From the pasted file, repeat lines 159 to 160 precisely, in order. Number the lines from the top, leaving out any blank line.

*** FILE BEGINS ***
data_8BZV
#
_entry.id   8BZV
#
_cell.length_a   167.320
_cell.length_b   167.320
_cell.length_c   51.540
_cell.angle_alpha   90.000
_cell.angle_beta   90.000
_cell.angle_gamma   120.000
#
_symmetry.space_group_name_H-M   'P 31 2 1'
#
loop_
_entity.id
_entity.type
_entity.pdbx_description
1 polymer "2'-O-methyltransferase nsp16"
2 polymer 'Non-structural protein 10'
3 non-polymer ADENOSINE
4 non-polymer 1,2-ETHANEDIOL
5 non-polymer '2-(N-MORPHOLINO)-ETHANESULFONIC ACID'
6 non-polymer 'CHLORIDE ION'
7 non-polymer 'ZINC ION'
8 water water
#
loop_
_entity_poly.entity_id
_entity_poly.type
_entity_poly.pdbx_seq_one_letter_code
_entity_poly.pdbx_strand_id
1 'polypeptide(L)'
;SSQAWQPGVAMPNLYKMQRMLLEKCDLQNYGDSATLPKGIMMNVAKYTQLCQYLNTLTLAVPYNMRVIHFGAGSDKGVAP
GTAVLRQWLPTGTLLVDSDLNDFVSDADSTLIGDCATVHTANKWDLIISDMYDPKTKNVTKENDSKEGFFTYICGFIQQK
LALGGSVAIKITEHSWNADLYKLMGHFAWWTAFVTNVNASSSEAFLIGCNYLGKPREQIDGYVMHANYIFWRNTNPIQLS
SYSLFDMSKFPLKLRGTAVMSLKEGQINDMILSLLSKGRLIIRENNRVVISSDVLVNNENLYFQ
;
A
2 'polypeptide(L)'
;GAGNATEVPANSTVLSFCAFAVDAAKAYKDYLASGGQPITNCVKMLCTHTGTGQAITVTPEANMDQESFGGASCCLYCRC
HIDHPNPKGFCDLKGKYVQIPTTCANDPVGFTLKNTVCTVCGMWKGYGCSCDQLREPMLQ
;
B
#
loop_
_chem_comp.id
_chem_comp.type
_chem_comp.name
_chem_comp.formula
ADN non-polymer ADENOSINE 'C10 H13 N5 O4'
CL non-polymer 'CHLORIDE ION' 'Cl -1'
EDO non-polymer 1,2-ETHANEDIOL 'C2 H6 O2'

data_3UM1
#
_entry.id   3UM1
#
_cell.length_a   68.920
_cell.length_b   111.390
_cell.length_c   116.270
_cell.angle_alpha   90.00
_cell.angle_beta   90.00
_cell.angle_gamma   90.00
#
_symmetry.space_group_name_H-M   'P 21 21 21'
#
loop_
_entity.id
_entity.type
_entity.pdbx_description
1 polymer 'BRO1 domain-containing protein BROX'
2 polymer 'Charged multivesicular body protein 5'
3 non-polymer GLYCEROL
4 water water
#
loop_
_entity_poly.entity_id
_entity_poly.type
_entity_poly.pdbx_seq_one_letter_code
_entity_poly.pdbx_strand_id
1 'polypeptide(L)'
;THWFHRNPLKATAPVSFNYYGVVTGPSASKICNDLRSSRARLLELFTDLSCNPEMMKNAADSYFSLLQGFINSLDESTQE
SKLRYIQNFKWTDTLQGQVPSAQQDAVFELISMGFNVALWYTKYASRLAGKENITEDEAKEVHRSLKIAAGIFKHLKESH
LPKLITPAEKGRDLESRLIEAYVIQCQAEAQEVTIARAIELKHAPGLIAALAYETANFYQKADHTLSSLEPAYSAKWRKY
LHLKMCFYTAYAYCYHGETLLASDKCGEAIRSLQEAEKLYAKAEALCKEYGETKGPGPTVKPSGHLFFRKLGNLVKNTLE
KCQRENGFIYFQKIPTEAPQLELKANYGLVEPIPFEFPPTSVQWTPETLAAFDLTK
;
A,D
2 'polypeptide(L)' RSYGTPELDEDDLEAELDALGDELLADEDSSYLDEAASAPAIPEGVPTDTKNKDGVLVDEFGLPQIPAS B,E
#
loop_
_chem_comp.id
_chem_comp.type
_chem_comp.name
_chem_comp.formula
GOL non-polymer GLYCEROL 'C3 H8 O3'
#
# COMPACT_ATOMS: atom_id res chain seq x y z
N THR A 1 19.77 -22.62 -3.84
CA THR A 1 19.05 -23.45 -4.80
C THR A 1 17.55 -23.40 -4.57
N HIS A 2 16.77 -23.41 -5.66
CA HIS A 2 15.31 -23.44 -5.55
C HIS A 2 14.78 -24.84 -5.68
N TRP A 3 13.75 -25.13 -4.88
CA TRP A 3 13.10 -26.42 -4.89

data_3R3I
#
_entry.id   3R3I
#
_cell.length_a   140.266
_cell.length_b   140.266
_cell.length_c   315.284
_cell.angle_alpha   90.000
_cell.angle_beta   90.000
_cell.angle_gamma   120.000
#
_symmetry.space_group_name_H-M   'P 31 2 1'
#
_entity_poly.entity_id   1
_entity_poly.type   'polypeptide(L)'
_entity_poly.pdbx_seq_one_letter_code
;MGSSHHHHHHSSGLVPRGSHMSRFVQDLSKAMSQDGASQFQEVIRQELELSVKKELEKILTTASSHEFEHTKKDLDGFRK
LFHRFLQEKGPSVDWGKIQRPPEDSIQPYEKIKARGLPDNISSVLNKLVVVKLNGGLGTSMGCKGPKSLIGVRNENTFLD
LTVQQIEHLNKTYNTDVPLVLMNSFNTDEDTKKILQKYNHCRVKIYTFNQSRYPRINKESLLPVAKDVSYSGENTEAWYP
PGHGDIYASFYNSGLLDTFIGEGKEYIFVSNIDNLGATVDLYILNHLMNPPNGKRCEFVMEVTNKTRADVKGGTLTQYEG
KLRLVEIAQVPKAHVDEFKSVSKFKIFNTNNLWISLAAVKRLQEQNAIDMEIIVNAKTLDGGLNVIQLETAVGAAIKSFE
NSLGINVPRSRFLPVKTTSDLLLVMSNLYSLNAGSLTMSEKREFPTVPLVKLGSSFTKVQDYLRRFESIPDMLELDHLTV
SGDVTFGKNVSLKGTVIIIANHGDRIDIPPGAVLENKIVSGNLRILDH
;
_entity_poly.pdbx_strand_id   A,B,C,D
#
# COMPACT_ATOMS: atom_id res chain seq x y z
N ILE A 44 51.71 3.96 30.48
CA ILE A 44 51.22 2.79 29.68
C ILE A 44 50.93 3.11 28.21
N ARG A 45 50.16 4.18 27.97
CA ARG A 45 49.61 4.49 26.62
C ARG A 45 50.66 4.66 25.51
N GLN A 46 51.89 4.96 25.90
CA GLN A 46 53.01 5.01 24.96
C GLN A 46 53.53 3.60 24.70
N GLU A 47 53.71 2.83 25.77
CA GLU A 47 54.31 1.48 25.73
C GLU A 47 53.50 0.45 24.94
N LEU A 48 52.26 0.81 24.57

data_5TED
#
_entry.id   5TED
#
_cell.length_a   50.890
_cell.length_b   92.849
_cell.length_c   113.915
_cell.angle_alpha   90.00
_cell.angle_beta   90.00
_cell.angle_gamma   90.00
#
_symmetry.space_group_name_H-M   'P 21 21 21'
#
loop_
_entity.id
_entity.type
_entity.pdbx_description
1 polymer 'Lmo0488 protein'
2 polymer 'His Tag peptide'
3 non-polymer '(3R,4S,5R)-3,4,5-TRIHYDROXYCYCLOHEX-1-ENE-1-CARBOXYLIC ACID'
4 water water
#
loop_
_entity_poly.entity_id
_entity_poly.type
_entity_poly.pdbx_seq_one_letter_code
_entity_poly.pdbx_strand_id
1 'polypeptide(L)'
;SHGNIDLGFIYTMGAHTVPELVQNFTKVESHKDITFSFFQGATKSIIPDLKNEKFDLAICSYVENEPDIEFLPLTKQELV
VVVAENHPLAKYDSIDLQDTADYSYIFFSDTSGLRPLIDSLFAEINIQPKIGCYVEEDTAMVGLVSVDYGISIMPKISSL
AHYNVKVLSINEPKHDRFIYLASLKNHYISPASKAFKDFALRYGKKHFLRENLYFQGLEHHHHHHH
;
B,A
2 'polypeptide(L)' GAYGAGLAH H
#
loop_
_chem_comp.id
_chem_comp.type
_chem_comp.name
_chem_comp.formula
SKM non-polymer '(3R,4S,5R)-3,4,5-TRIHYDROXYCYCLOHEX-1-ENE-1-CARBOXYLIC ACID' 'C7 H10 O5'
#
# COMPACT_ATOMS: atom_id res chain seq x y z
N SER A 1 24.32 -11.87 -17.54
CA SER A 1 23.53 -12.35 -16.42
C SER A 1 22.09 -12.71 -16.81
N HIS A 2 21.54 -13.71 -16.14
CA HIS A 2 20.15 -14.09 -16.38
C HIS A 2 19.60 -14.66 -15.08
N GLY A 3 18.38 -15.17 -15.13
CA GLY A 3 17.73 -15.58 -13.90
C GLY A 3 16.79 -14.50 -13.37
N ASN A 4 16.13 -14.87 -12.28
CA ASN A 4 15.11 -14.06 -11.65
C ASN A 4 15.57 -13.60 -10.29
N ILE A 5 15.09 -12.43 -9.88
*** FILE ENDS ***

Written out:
loop_
_entity.id